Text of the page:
This is a theme that will reoccur as I post this week. As philosophers, we aren't always in direct contact with people who stand to be affected by the philosophy that we produce. The same has not been true of producing Hi-Phi Nation. When subjects of the stories agree to talk to me, that does not mean they are necessarily agreeing that their experiences be premises in a philosophical argument, their lives examples in a thought experiment, or their story fodder for a take-down of some competing view. But these are central practices of philosophy, so how do you connect story to philosophy without them? In the kind of philosophy I'm doing for the public, I am trying to make connections back to the lives of people, but this raises some very tricky ethical concerns I hadn't anticipated.
In hindsight, it shouldn't be surprising to me that a Hi-Phi Nation episode on popular music would be the fastest growing and most popular. If my goal was to bring people to philosophy who otherwise didn't know or didn't care about it, why not follow in the footsteps of the philosophy and (insert pop culture phenomenon here)? But during the pre-production and post-production of the episode, I had the most doubts about this one in terms of its potential success in the mission, which is to weave philosophy with story successfully, rather than just pay lip service to each, and to do it without fluff.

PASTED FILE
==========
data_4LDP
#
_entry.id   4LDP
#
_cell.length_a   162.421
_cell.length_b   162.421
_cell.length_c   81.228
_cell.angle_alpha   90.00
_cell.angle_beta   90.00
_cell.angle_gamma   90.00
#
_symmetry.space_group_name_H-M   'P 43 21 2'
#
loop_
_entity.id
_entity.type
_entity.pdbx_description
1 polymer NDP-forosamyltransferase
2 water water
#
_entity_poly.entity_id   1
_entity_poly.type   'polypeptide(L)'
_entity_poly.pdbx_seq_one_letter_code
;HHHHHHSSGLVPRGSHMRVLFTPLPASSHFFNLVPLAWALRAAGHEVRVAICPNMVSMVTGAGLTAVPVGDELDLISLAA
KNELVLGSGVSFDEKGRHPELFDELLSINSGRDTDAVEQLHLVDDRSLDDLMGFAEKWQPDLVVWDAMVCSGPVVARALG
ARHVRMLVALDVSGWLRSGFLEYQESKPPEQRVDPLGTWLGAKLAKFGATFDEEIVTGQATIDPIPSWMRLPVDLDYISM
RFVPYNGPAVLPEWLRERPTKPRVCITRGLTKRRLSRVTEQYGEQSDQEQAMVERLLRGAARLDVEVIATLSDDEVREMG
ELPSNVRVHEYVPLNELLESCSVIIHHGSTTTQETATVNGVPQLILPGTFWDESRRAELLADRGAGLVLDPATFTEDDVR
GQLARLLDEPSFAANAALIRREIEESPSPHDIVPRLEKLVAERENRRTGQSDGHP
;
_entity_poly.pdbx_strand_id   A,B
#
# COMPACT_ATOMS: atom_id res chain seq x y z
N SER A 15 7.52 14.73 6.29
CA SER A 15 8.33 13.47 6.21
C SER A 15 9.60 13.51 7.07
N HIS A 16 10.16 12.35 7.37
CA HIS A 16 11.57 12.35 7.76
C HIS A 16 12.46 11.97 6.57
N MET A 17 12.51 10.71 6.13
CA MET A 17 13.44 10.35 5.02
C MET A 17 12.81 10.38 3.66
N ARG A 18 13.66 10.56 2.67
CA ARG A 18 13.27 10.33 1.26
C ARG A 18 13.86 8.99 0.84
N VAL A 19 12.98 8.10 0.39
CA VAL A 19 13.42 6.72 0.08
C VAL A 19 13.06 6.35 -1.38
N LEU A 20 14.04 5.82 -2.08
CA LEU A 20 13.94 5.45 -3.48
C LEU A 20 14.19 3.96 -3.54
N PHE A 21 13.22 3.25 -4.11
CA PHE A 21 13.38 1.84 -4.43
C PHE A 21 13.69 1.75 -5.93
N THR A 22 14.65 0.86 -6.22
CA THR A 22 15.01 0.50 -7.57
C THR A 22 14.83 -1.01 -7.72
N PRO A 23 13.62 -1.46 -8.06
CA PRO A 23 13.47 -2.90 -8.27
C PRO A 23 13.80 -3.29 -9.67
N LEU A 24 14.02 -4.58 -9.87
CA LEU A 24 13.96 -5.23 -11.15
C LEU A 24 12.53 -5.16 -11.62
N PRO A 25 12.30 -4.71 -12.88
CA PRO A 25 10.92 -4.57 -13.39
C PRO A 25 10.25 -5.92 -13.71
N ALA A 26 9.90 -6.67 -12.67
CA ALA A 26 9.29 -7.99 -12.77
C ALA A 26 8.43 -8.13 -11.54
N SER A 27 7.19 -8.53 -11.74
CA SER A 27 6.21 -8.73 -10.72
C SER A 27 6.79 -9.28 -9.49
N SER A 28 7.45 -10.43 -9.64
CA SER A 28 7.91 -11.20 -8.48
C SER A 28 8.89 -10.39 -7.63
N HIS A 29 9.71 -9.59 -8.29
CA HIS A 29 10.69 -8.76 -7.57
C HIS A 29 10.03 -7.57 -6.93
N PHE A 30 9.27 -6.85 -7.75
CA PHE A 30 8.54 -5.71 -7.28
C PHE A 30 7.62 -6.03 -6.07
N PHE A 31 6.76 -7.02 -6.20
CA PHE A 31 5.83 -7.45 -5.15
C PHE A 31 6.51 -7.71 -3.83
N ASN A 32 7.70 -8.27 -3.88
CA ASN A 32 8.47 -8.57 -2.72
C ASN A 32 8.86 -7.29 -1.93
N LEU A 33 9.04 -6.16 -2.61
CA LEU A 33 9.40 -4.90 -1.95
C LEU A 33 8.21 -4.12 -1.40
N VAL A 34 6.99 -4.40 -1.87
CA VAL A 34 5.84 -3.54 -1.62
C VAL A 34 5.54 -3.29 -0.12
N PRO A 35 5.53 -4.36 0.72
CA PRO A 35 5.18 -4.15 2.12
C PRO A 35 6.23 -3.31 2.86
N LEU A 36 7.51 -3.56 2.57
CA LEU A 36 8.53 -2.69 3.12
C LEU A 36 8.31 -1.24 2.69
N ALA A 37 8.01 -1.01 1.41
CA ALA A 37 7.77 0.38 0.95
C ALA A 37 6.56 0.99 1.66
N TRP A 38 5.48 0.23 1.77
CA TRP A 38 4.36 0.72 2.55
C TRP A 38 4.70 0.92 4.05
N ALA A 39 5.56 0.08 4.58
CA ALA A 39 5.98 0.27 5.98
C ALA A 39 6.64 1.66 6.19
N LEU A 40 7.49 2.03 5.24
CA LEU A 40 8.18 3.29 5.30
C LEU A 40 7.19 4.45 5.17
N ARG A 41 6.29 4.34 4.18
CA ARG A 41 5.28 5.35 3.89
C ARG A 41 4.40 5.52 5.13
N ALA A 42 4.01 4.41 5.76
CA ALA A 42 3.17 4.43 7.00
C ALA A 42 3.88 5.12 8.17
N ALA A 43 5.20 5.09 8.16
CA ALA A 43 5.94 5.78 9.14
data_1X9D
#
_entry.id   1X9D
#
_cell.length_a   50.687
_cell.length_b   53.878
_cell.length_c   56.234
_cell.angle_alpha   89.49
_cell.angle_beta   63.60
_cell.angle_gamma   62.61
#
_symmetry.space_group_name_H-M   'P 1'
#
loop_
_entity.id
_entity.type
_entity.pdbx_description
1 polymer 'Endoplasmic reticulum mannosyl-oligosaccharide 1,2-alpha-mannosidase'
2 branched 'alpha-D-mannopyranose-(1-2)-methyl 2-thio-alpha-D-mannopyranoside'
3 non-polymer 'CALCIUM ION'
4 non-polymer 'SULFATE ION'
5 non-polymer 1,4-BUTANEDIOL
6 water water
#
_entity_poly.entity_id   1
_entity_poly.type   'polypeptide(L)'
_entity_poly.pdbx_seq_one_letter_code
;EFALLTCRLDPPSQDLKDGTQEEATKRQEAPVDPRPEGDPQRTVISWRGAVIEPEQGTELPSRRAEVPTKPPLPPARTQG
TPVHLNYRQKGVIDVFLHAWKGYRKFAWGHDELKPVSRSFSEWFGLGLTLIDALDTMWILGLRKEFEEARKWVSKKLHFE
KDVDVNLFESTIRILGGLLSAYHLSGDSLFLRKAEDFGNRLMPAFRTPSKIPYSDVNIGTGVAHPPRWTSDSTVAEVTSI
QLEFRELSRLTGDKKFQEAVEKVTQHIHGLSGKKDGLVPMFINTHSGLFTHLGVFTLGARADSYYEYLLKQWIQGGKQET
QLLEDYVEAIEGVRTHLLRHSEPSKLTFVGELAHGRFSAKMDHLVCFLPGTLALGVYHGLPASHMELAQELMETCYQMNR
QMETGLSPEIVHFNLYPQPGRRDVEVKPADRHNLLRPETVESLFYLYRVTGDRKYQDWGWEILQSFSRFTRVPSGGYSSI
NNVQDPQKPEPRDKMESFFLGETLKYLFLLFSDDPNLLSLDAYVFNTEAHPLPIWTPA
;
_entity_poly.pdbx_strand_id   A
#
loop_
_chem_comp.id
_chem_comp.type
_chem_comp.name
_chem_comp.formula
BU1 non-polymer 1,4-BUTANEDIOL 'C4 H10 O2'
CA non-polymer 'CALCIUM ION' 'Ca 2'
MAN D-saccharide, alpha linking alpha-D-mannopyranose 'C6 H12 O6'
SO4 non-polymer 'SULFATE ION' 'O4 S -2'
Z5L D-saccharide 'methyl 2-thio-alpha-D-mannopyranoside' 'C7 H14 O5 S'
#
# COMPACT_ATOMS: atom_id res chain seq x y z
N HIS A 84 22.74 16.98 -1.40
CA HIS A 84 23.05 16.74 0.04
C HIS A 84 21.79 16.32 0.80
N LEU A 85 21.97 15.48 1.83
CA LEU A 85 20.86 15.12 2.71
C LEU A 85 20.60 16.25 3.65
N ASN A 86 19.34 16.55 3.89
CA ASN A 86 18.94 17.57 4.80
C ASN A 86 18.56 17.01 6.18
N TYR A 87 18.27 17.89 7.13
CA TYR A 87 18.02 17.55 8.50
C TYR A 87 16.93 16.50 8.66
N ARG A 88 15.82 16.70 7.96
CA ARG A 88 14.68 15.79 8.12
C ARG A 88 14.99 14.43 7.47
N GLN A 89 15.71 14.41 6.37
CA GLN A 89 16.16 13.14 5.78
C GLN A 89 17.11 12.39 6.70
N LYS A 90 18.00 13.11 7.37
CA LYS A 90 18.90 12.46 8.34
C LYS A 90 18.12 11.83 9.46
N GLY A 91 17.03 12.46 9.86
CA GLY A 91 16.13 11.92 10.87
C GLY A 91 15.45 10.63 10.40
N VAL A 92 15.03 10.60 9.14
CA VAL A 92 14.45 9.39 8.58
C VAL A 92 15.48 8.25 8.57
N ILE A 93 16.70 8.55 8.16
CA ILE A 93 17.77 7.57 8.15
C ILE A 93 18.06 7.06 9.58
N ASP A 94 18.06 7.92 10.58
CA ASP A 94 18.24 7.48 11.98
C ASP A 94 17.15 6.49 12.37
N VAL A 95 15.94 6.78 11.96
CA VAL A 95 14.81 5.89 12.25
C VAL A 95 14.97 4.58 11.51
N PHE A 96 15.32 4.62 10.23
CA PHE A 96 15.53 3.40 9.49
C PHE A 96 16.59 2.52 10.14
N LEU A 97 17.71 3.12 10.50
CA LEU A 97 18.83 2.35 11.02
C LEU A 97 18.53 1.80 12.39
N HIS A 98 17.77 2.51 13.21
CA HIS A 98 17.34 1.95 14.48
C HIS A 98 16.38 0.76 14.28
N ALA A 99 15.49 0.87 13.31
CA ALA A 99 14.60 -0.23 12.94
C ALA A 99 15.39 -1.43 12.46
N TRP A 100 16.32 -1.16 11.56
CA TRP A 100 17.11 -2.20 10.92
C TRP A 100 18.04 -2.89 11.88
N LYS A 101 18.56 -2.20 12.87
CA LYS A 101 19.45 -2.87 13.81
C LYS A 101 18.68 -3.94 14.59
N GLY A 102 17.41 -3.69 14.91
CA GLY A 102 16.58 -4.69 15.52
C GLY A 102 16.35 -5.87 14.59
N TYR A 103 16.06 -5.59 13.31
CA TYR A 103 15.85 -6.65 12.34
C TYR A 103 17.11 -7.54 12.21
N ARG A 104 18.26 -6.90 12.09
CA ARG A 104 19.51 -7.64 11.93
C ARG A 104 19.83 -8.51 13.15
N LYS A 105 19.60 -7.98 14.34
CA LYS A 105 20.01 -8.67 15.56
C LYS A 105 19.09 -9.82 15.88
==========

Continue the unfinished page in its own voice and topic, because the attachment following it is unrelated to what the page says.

Philosophy of music is one of those areas that just cries out for audio rather than print, so I had to do it even though I didn't know much about it. But what musical genre to pick, and what to say about it? The decision ended up being fortuitous rather than planned. Because of the budgetary constraints on a one-person operation, I had to limit myself to day trips by car, and it turned out two mashup scholars lived in the same town about 3 hours from Durham, NC, musicologist Christine Boone and philosopher Chris Bartel. I was surprised too, mashup scholars? This is what I love about academia.
Ultimately, the thought that mashups were the musical equivalent to the hot-dog stuffed-crust pizza was what drove the central aesthetic issue of the episode and it came to me late, in the week leading up to the release. But the idea that the genre emerged first as a form of musical vandalism, and then as a critique of the social divisions involved in popular music, came out of my discussions with the actual artists themselves, as well as from a long extended discussion I had with Christine Boone about the Beyonce-Andy Griffiths mashup. Christine was worried that our amusement comes at the expense of Beyonce, with the theme to the Andy Griffiths show representing all that is ideal about America, in its wholesomeness and whiteness, whereas I saw it the other way around, the most iconic, popular, and admired pop artist of this entire generation paired with all that is lame about the idealized America of the past.